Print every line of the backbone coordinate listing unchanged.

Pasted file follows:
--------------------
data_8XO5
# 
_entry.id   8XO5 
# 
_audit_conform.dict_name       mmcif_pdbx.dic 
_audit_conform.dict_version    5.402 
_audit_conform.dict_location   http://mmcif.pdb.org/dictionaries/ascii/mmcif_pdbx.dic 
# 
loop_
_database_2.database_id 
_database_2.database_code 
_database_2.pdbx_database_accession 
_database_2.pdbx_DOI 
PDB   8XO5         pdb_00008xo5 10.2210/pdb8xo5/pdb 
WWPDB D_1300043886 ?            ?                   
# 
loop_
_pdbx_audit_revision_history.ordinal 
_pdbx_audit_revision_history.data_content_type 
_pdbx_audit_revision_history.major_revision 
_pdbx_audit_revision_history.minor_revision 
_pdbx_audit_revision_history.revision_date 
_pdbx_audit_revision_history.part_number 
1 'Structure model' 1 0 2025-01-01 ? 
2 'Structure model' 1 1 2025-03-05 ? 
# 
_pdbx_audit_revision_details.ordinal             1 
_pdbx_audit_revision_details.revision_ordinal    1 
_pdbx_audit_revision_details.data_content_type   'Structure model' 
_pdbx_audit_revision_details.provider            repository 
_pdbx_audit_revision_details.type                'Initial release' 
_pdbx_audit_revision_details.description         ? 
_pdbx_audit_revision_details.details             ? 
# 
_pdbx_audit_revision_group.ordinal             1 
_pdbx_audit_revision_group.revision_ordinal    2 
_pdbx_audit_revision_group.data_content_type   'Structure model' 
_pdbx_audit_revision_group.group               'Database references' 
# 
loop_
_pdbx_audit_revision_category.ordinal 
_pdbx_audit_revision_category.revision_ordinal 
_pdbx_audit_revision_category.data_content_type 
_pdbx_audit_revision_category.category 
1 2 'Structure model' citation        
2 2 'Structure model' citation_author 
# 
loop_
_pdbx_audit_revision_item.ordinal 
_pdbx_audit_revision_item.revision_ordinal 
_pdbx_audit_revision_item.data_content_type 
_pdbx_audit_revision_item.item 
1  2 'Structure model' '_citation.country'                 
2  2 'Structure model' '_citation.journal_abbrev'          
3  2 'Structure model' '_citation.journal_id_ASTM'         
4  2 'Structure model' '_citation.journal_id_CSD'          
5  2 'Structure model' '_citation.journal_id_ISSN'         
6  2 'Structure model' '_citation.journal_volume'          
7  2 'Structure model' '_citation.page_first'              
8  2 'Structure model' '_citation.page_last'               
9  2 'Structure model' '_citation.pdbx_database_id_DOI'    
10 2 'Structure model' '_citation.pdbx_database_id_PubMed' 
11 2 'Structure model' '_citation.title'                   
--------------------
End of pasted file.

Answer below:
data_8XO5
# 
_entry.id   8XO5 
# 
_audit_conform.dict_name       mmcif_pdbx.dic 
_audit_conform.dict_version    5.402 
_audit_conform.dict_location   http://mmcif.pdb.org/dictionaries/ascii/mmcif_pdbx.dic 
# 
loop_
_database_2.database_id 
_database_2.database_code 
_database_2.pdbx_database_accession 
_database_2.pdbx_DOI 
PDB   8XO5         pdb_00008xo5 10.2210/pdb8xo5/pdb 
WWPDB D_1300043886 ?            ?                   
# 
loop_
_pdbx_audit_revision_history.ordinal 
_pdbx_audit_revision_history.data_content_type 
_pdbx_audit_revision_history.major_revision 
_pdbx_audit_revision_history.minor_revision 
_pdbx_audit_revision_history.revision_date 
_pdbx_audit_revision_history.part_number 
1 'Structure model' 1 0 2025-01-01 ? 
2 'Structure model' 1 1 2025-03-05 ? 
# 
_pdbx_audit_revision_details.ordinal             1 
_pdbx_audit_revision_details.revision_ordinal    1 
_pdbx_audit_revision_details.data_content_type   'Structure model' 
_pdbx_audit_revision_details.provider            repository 
_pdbx_audit_revision_details.type                'Initial release' 
_pdbx_audit_revision_details.description         ? 
_pdbx_audit_revision_details.details             ? 
# 
_pdbx_audit_revision_group.ordinal             1 
_pdbx_audit_revision_group.revision_ordinal    2 
_pdbx_audit_revision_group.data_content_type   'Structure model' 
_pdbx_audit_revision_group.group               'Database references' 
# 
loop_
_pdbx_audit_revision_category.ordinal 
_pdbx_audit_revision_category.revision_ordinal 
_pdbx_audit_revision_category.data_content_type 
_pdbx_audit_revision_category.category 
1 2 'Structure model' citation        
2 2 'Structure model' citation_author 
# 
loop_
_pdbx_audit_revision_item.ordinal 
_pdbx_audit_revision_item.revision_ordinal 
_pdbx_audit_revision_item.data_content_type 
_pdbx_audit_revision_item.item 
1  2 'Structure model' '_citation.country'                 
2  2 'Structure model' '_citation.journal_abbrev'          
3  2 'Structure model' '_citation.journal_id_ASTM'         
4  2 'Structure model' '_citation.journal_id_CSD'          
5  2 'Structure model' '_citation.journal_id_ISSN'         
6  2 'Structure model' '_citation.journal_volume'          
7  2 'Structure model' '_citation.page_first'              
8  2 'Structure model' '_citation.page_last'               
9  2 'Structure model' '_citation.pdbx_database_id_DOI'    
10 2 'Structure model' '_citation.pdbx_database_id_PubMed' 
11 2 'Structure model' '_citation.title'                   